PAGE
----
Friday, 14 May 2010

Nothing new on Stalin from outward looking Medvedev

Victory Day in Moscow saw British soldiers from the Welsh Guards take part in a parade on Red Square, alongside Russian, American and French troops.  The lead up to the event witnessed a spat about Stalin’s role in the Great Patriotic War, as attempts to have the dictator’s portrait play a role in the celebrations were quashed.

When President Medvedev made an intervention in the debate it was to shoot down any hint of Stalin-idolatry.  Speaking to Izvestia newspaper, he slammed the totalitarian Soviet regime, stressing that it was people, rather than the tyrant, who had defeated Nazi Germany and calling Stalin’s crimes ’unforgivable’.

Whatever you might read elsewhere, Medvedev has not changed tack with his comments.  He has consistently condemned the rehabilitation of Stalinism.  He has repeatedly expressed sorrow for Stalin’s victims.  And it was Medvedev who ordered that the archives be opened up, in order to reveal the true horror of the crimes at Katyn.

Russia’s relationship with the darkest episodes of its Soviet past is complicated.  Stalinist nostalgia is not unheard of and there are perfectly reasonable psychological reasons why it persists.  But the President is unambiguously opposed to the phenomenon and there is nothing particularly new in his latest remarks.

Despite much received wisdom about Russia, its leaders are not incorrigible, nor is Medvedev a clone of Prime Minister Vladimir Putin.

The President wants to be a modernising leader.  Just this week a document detailing the Kremlin foreign ministry’s plans to diversify and dynamise the Russian economy, by attracting inward investment from abroad, was ’leaked’.  Medvedev views hi-tech industries, and an outward looking approach to the rest of the world, as key to Russia’s future success.

He continues to struggle against the ’legal nihilism’ of the justice system, which he believes is holding Russia back.  Sometimes he is successful, sometimes less so, but it is a work in progress and at least Medvedev has accurately identified his country’s problems.

The President sincerely wants to manoeuvre Russia out of the defensive position which has often, understandably, coloured its foreign policy.  He deserves some good will, trust and partnership to enable him to succeed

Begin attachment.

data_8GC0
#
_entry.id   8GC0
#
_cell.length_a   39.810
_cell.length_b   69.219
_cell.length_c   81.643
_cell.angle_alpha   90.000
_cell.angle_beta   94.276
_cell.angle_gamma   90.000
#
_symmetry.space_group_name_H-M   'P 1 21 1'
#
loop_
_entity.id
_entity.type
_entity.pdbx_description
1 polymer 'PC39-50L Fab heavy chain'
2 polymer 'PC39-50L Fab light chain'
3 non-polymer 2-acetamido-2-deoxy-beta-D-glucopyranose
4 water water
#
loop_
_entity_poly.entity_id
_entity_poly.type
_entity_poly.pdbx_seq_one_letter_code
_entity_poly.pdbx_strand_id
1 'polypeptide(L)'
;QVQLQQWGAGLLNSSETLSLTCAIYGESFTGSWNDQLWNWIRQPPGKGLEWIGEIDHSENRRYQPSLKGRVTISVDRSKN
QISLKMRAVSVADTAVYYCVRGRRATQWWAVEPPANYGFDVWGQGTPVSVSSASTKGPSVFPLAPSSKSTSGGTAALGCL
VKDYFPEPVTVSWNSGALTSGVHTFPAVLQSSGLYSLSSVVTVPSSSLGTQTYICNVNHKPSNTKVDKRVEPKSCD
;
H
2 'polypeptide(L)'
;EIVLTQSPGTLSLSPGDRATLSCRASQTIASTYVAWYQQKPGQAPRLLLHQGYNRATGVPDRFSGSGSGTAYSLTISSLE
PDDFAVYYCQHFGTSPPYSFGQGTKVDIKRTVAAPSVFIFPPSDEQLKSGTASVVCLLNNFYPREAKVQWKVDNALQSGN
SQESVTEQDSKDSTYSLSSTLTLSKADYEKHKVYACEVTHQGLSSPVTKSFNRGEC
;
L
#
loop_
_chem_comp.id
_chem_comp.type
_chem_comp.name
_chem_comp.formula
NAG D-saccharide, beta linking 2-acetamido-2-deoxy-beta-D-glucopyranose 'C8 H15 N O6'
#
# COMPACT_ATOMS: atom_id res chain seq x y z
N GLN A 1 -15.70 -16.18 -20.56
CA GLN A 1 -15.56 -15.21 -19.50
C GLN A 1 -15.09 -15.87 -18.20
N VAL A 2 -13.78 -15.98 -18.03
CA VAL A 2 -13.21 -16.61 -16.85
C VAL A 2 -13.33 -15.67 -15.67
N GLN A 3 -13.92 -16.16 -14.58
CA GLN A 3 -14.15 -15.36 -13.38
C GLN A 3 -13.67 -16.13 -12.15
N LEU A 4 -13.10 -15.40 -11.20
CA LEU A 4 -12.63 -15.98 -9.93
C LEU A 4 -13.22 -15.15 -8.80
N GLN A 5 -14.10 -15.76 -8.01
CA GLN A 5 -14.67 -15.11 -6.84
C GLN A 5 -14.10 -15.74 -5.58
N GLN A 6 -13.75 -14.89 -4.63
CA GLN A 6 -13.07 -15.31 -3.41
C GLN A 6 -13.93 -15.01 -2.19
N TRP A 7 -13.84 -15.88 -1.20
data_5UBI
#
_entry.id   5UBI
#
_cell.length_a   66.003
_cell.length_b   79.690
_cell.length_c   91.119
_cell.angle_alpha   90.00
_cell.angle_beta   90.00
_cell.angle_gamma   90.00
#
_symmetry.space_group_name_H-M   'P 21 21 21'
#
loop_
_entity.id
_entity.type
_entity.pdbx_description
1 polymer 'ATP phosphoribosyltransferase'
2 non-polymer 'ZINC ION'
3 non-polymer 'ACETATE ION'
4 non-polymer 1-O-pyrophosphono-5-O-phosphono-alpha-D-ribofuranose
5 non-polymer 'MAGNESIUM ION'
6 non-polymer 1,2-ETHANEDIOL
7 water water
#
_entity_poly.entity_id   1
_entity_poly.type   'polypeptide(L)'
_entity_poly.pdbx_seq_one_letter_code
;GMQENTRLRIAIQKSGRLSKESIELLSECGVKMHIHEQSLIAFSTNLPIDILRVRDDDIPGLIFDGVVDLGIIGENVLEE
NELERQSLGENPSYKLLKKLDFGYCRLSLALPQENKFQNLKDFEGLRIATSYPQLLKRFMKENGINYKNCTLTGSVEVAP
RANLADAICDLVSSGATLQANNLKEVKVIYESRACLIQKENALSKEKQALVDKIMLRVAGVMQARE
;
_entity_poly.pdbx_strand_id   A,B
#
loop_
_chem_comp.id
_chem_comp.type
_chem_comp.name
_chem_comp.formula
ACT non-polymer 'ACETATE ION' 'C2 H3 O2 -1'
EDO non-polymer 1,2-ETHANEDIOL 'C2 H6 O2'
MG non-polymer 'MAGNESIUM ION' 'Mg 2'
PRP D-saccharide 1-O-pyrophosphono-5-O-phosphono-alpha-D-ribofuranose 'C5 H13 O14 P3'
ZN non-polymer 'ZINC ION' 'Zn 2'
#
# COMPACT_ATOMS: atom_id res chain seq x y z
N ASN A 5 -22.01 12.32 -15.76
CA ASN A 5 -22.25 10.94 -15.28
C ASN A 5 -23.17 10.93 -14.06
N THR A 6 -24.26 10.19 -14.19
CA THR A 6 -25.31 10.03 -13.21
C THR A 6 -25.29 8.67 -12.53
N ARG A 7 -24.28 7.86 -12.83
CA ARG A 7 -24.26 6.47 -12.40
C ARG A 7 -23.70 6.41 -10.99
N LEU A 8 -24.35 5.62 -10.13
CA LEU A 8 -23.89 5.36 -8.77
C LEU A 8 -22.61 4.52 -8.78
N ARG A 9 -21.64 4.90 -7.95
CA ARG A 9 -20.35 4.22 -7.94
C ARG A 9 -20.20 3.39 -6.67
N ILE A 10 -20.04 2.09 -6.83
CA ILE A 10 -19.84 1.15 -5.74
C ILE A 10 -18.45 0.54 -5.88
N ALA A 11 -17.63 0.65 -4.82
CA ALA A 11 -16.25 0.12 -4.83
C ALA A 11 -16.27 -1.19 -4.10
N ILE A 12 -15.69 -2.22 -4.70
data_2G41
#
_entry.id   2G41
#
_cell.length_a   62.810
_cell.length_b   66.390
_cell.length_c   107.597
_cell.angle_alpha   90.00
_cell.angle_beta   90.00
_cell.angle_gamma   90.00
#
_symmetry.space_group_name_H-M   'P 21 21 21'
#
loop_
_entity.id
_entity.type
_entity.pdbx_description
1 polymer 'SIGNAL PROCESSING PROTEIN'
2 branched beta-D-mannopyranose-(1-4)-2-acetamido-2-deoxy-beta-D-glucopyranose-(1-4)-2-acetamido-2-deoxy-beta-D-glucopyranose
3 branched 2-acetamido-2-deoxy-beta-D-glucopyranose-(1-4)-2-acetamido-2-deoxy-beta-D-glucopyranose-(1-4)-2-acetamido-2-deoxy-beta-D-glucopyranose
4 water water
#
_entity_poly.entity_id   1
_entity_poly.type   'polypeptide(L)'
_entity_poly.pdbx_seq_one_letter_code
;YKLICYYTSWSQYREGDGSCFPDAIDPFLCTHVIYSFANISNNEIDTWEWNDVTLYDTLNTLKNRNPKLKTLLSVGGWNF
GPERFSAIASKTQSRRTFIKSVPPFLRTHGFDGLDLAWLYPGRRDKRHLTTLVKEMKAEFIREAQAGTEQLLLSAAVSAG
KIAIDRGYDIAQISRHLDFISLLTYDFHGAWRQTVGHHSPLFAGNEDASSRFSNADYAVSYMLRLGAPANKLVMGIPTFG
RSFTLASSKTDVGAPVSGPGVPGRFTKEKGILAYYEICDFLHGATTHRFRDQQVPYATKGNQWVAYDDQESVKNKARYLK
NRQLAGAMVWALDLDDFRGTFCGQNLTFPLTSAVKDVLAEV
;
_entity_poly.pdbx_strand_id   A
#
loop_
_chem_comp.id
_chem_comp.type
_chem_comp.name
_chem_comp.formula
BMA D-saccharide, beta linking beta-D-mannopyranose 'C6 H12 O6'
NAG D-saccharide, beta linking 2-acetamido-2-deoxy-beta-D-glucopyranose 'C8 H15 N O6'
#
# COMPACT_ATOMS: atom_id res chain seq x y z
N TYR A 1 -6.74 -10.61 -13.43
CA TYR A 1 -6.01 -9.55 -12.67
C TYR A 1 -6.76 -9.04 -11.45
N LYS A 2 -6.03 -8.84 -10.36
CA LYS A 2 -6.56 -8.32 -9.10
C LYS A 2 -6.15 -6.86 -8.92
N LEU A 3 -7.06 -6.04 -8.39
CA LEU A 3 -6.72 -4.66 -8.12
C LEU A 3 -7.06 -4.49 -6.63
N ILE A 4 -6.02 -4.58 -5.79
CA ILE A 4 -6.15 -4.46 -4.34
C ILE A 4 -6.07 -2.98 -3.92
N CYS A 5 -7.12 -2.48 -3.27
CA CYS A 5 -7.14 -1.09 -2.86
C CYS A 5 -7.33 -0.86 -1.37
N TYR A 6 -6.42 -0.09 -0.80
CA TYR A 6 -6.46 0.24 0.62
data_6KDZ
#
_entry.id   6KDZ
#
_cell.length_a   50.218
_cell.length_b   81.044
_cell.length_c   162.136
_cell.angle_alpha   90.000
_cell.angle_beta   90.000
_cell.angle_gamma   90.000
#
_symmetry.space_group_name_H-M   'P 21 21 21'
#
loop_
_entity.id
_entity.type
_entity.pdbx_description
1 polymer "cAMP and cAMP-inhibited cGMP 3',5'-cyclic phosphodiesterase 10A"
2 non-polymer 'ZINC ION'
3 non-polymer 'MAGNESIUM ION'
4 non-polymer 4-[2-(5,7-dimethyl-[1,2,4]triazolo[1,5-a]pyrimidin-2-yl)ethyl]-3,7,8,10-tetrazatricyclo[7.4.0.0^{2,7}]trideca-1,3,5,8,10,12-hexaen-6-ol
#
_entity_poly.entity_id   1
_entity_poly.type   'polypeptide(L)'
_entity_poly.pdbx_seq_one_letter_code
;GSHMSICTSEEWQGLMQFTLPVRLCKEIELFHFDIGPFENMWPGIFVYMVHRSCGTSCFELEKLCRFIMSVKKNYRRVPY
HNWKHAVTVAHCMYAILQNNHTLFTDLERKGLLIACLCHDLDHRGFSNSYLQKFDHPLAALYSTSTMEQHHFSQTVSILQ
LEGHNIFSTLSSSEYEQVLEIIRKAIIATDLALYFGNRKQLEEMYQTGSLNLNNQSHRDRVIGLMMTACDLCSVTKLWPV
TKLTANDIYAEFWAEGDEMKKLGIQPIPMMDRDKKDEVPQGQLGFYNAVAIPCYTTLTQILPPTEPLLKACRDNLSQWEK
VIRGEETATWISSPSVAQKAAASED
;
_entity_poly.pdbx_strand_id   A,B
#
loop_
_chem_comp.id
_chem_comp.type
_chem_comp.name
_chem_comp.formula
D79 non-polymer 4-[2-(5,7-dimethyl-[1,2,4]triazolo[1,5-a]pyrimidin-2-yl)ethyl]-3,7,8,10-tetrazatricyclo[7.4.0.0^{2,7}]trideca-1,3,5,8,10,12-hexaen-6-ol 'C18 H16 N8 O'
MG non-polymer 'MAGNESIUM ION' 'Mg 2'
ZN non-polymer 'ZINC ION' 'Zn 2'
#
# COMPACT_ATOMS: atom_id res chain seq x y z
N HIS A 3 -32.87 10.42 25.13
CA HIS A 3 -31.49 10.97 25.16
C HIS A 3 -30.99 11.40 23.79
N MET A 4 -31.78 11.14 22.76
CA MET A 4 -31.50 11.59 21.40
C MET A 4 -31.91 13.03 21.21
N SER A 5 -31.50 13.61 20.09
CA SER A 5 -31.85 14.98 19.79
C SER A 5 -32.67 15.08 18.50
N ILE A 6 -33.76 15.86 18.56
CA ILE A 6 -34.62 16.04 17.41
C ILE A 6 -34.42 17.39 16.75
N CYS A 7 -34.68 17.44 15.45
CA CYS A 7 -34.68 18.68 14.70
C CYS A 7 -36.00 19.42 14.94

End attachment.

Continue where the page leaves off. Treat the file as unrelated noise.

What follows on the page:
Young Stalin (Vintage)

5 comments:

yourcousin said...

And yet he sees no irony in his promises to get tough with the Chechen insurgency after a decade plus long scorched earth campaign there. I wasn't particularly surprised that "masterminds" of the metro bombing were killed. I'm just surprised that they bothered to pretend it was done while they were "resisting arrest".

Medvedev most certainly isn't a Putin clone, that would far too dangerous for Putin, but the next year or so will show us if Medvedev is his own man as you say (and even I hope you are right) or a tool of Putin. I haven't forgotten our wager.

Chekov said...

Neither have I yourcousin. And as you've pointed out on numerous occasions, all countries have their grubby laundry.

Beach Bum said...

...Medvedev a clone of Prime Minister Vladimir Putin.

Does Putin know that?

yourcousin said...

Chekov,
To be truthful I would be more than happy to eat crow. A six pack of good pilsner (IIRC) would well be worth a Russia that was moving in a truly democratic direction. As it is, I feel you'll be buying me a sixer of Budweiser.

As for grubby laundry. I think Chechnya goes beyond grubby.

Commiserations on the election. I don't always (okay ever) agree with you but I was pulling for Flash Harry and I respect the message of UCUNF.

Chekov said...

Poor old Flash. He didn't save everyone of us.